What To Expect When You’re Not Expecting

What do you do when the ground beneath you shakes — literally? (And you thought this post was going to be about the little guy growing in my belly! Gotcha, didn’t I?)

We’ve had an influx of new readers lately (welcome!), so I’ll take a moment to give some backstory: I live in Nicaragua.

Why does that matter?

Well, because the ground beneath Nicaragua has been shaking up a storm over the past five days.

I was having coffee with a web design client on Thursday when the first earthquake hit. We got up as quickly as possible and stood inside the doorframe.

The very next day, I was having lunch with my old friend / brainstorming partner / fellow blogger Antonella Saravia when another strong earthquake shook the ground. Our pens dropped onto the table, and we ran for safety. Aftershocks still jiggled us to and fro as we paid our bill.

Ever since, I’ve been spending the night at my parents’ house, which is much safer. To make things even worse (or better, depends how you look at it), we ended up sleeping in the living room with the door to the backyard open for an easy exit. We brought out some mattresses and had some fun with it.

Who said building forts is only for kids?

But it’s no fun to be sleeping soundly one minute and be jerked awake by screams and a groaning house the next.

That’s been the pattern these past few days…

One minute everything’s fine. The next, I’m running.

The role of the unexpected

Have you ever noticed that most of the grand things in our lives seem to be unexpected?

A random email from someone you admire.

An opportunity to travel with your bestest friends.

A phone call asking if you’re still interested in that dream job.

Ever happened to you? It’s happened to me over and over again.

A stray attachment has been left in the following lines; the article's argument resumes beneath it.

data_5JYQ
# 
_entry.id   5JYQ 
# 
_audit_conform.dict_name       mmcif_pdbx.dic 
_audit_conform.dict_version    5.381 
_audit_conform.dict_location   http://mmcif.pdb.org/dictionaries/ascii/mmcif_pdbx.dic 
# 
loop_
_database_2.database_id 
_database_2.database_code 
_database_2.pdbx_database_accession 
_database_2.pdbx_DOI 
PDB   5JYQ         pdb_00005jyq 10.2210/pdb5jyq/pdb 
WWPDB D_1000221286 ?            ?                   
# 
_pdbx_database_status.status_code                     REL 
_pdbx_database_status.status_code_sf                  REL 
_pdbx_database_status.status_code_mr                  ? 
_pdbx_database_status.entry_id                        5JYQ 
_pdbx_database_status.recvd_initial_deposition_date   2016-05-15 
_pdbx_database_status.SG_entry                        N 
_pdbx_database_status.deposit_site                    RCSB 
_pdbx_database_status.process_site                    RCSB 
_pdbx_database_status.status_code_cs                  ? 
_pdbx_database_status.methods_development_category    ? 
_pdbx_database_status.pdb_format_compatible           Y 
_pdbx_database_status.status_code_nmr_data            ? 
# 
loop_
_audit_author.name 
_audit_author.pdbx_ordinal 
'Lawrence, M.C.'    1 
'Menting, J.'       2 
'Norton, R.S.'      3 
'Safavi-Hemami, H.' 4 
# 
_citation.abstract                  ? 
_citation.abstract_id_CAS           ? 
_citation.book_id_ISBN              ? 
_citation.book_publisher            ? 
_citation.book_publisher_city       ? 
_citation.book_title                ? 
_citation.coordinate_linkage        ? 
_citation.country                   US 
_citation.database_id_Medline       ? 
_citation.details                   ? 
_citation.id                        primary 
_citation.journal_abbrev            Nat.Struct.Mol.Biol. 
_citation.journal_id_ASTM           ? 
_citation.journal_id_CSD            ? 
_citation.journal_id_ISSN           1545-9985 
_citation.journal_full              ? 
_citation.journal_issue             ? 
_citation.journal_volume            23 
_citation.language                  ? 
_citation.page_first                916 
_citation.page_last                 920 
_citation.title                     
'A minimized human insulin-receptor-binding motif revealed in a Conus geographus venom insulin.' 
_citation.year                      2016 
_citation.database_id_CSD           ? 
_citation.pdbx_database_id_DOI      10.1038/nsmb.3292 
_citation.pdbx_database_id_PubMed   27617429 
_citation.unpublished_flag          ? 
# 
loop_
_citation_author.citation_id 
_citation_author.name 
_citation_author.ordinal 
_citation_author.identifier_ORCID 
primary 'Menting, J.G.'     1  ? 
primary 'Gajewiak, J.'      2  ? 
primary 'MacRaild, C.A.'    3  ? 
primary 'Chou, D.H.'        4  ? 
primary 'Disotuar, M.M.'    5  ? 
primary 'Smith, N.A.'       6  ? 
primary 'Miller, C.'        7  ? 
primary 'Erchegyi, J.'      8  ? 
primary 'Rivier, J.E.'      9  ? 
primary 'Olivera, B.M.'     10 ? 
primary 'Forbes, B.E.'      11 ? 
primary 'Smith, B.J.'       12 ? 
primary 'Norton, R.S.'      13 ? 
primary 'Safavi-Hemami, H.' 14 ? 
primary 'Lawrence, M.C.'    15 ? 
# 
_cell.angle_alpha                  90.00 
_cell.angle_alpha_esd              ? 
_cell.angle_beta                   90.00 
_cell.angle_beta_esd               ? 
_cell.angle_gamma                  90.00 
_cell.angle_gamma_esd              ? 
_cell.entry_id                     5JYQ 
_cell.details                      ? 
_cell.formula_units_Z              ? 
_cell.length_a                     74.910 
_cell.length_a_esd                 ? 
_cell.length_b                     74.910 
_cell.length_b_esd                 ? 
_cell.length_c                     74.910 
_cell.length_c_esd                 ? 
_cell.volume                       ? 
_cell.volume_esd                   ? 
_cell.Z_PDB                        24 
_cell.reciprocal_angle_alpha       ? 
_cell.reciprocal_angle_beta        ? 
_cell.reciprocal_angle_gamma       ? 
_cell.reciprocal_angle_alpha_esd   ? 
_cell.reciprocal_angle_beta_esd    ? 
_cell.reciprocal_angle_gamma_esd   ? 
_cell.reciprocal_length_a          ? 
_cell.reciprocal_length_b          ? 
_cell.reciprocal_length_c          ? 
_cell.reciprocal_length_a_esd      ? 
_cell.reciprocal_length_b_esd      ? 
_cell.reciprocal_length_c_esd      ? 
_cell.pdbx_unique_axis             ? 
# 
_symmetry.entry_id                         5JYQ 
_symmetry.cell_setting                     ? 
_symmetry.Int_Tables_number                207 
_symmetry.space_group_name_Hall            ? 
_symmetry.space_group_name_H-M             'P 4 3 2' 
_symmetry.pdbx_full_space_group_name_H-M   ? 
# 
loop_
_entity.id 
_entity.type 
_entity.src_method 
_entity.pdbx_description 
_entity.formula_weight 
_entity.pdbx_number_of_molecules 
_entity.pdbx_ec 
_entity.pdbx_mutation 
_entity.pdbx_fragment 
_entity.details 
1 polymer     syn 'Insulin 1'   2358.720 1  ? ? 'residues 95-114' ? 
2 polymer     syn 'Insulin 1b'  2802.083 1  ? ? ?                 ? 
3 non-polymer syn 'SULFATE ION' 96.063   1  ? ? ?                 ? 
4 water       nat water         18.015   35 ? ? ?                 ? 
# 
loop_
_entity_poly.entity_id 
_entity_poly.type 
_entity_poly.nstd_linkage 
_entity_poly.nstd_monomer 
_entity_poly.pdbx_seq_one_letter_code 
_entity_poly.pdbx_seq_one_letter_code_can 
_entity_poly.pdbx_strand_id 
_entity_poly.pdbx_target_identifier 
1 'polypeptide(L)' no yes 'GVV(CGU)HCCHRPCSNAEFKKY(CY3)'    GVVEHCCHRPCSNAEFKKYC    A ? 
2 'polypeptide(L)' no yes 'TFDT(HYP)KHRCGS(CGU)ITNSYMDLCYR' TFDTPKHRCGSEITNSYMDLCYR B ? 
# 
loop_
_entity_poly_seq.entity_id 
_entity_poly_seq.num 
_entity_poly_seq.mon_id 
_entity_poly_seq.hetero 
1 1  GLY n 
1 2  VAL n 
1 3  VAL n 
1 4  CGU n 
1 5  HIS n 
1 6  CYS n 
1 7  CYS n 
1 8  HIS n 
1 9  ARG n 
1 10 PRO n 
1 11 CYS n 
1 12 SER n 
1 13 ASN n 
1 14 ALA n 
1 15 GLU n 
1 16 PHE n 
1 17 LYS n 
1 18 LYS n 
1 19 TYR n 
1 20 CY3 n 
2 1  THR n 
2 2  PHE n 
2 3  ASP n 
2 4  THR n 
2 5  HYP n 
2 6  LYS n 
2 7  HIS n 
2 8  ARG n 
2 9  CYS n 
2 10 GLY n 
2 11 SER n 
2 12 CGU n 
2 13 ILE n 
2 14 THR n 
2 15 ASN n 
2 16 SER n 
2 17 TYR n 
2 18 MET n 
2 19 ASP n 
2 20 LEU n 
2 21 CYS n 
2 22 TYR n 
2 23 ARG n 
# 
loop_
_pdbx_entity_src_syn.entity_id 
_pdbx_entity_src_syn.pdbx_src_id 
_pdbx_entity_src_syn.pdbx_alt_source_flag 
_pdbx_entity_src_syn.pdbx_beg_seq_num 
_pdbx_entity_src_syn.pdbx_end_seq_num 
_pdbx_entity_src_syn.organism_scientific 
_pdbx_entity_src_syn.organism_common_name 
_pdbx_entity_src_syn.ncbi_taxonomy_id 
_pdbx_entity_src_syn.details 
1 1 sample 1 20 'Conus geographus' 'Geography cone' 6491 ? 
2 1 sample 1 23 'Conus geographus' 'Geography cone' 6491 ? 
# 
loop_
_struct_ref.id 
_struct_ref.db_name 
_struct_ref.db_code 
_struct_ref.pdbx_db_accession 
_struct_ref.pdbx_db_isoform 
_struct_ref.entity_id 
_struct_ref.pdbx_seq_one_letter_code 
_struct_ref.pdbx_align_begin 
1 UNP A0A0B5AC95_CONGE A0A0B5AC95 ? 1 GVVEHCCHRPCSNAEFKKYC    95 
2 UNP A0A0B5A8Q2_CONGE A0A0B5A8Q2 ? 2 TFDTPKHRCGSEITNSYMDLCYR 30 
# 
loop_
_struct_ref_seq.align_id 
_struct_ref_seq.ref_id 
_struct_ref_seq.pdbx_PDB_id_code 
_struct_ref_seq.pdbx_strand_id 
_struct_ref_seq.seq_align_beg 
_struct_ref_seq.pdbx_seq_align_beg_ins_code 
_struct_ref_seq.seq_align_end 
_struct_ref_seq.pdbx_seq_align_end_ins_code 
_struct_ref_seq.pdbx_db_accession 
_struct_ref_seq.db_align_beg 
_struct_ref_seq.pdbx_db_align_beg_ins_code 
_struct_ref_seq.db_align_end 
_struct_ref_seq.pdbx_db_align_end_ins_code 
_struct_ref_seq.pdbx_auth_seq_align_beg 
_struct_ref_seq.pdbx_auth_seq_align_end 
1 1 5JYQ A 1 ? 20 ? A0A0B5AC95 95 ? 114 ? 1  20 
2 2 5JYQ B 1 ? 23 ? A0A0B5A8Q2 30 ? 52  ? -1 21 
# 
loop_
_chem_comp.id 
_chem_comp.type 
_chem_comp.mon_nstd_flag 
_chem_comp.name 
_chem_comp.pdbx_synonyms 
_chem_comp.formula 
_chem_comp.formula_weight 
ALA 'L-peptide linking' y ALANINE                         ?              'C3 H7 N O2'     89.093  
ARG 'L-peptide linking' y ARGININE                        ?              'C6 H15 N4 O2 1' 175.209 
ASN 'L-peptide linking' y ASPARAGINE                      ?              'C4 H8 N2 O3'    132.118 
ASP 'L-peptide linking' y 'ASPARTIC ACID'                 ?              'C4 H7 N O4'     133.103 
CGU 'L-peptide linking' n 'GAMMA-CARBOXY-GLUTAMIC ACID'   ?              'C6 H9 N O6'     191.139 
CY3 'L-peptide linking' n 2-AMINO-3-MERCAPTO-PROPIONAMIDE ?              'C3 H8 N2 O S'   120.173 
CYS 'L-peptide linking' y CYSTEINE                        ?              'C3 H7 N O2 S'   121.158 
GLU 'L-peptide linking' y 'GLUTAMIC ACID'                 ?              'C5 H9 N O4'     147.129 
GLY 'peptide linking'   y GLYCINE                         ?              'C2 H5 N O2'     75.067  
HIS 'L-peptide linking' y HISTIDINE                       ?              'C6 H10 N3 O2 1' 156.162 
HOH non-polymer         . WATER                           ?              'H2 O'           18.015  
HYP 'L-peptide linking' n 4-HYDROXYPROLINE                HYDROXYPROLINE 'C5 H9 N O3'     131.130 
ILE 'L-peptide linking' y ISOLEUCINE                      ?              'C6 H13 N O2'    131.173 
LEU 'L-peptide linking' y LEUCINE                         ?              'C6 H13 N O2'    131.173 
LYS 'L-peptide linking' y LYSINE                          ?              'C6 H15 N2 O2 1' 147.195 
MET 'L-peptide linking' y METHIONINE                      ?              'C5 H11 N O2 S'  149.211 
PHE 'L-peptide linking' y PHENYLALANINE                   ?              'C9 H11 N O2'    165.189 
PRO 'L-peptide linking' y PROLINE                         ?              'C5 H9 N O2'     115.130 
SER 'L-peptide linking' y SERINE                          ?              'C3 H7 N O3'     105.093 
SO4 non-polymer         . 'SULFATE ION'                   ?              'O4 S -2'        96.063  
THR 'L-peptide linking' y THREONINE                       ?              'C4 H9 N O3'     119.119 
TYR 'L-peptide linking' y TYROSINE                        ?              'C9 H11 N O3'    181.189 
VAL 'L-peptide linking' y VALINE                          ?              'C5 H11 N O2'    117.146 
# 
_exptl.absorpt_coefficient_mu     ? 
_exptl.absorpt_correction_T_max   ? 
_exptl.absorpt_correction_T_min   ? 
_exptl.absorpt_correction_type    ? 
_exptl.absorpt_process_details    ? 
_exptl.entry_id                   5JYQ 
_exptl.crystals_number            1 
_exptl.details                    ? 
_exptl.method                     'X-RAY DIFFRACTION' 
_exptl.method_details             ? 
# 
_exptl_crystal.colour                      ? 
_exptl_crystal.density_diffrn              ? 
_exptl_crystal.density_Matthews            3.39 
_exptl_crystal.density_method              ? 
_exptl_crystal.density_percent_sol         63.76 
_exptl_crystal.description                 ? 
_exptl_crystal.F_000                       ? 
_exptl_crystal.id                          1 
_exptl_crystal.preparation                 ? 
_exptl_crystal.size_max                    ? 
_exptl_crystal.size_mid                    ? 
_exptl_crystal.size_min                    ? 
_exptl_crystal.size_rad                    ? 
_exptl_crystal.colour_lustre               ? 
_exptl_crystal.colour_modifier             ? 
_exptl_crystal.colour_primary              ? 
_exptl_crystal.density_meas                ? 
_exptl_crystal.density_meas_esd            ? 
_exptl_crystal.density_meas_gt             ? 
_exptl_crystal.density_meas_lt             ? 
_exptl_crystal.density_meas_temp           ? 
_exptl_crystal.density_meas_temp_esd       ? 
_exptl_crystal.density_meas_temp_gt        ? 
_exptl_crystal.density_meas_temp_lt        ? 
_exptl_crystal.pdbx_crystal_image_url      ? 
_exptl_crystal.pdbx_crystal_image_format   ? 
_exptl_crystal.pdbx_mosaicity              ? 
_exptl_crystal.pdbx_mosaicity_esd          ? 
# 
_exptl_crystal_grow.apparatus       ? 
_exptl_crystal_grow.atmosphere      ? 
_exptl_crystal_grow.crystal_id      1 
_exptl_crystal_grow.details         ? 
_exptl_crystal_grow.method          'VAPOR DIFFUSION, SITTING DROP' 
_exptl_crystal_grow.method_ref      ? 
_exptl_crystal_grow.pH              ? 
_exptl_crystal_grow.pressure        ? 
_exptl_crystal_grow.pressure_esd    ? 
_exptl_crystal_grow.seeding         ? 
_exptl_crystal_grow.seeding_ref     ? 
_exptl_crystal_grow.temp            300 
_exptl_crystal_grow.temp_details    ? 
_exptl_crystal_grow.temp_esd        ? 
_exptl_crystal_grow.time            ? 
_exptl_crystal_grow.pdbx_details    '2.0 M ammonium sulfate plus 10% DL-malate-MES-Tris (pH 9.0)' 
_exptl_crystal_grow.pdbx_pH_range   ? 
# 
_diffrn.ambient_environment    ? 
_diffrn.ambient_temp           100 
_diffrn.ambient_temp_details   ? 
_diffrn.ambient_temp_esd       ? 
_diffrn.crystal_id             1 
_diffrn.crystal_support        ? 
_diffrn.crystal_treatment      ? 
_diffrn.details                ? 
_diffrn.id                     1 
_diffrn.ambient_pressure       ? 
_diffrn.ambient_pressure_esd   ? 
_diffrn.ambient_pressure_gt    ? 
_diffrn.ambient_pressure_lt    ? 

I was getting off the plane, headed to WDS 2013, when I received an email inviting me to speak in Madrid.

I was grabbing frozen yogurt with my brother when I received an email inviting me to bid on a project I’ve been waiting on for months.

I was journaling about my struggles with a recent project when I received a phone call from the very friend who could help me in a heartbeat.

That’s not to say all unexpected things are positive — but not all are negative either. Like the earthquakes I’m living here in Nicaragua. Some good, some bad — but all pretty grand.

But most of us don’t care too much about if unexpected events are good or bad. What we care about is the fact that they’re unexpected!

I’m afraid of an earthquake. I’m afraid of the fact that I don’t know when it’s going to happen. No matter when it hits, I’ll walk/run as carefully as possible to safety, and I’m confident I’ll be okay. What bothers me is not knowing if it’ll happen in a minute, an hour, a day, or a decade.

Why do we want to know?

Right now, I want to know so much.

  • When the next tremor is going to hit.
  • How big of a success Devise will be.
  • What JJ Jr. is going to look like.
  • When I’ll get my next speaking opportunity.
  • When I’ll travel again.

When, when, when.

We all want to know when, don’t we?

I’ve been re-reading The Power of Now, and it’s reminded me of an important concept:

What happens in the future doesn’t exist — until it does. All that matters is right now.

But is that something we actually live?

We go about our days worrying about what may happen or angry about what already happened. What if none of that existed? What if all of that melted away?

Religious or not, the Serenity Prayer is a beautiful reminder of this very concept:

God, grant me the serenity to accept the things I cannot change,
The courage to change the things I can,
And wisdom to know the difference.

Earthquakes or not, I’m sure I’m not the only one wanting to predict the future? I’d love to hear from you:

How do you deal with the unexpected, for better or for worse?
Is waiting for the unexpected to occur something that concerns you? How so?
Are there any unexpected events that have popped into your life recently?

Wishing you awesomeness,

— Marcella

PS. I have much more to say about the present moment. Sign up below to be notified of my next article on the topic in about a week: